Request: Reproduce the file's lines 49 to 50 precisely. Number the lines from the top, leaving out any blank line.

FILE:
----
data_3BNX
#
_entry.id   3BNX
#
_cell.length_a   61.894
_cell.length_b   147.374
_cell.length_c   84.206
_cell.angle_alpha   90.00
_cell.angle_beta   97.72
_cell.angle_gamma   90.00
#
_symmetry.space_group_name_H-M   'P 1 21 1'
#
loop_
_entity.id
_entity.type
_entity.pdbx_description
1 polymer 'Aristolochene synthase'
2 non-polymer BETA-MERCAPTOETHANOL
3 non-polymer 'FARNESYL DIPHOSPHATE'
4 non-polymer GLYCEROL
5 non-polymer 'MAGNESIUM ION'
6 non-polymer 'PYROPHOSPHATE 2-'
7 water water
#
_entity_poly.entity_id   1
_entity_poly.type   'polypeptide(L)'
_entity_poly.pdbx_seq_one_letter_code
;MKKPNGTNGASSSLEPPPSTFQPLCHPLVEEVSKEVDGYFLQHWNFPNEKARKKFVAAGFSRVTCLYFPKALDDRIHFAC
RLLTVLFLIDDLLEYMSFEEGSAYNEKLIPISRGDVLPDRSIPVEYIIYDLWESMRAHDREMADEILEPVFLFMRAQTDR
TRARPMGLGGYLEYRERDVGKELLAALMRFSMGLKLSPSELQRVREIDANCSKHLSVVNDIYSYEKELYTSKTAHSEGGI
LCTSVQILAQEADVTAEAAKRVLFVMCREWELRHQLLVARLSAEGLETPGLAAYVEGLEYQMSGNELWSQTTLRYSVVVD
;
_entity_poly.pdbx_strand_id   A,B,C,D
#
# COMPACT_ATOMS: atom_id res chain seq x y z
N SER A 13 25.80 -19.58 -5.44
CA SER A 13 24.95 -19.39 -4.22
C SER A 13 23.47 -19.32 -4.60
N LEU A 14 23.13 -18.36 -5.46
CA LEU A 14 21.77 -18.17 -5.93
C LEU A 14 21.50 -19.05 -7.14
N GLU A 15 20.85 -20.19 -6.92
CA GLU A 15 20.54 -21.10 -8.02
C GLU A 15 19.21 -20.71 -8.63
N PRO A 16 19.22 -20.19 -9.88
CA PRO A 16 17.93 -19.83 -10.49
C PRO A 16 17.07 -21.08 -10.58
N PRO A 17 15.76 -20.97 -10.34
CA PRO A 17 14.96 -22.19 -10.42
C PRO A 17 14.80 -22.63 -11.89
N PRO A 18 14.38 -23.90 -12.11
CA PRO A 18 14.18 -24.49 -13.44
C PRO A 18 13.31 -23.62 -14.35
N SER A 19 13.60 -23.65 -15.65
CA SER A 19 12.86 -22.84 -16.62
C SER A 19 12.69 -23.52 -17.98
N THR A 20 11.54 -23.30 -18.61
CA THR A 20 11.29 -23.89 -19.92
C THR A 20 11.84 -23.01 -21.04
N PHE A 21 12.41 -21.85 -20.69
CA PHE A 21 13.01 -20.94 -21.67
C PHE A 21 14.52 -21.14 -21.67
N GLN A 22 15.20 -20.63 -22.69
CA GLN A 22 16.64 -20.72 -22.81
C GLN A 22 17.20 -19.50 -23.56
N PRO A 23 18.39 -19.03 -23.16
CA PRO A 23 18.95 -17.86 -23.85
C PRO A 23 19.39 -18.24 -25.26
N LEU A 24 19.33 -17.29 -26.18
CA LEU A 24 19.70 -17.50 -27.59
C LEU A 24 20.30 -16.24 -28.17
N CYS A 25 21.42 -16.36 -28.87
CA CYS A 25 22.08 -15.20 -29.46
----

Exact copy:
N PRO A 17 15.76 -20.97 -10.34
CA PRO A 17 14.96 -22.19 -10.42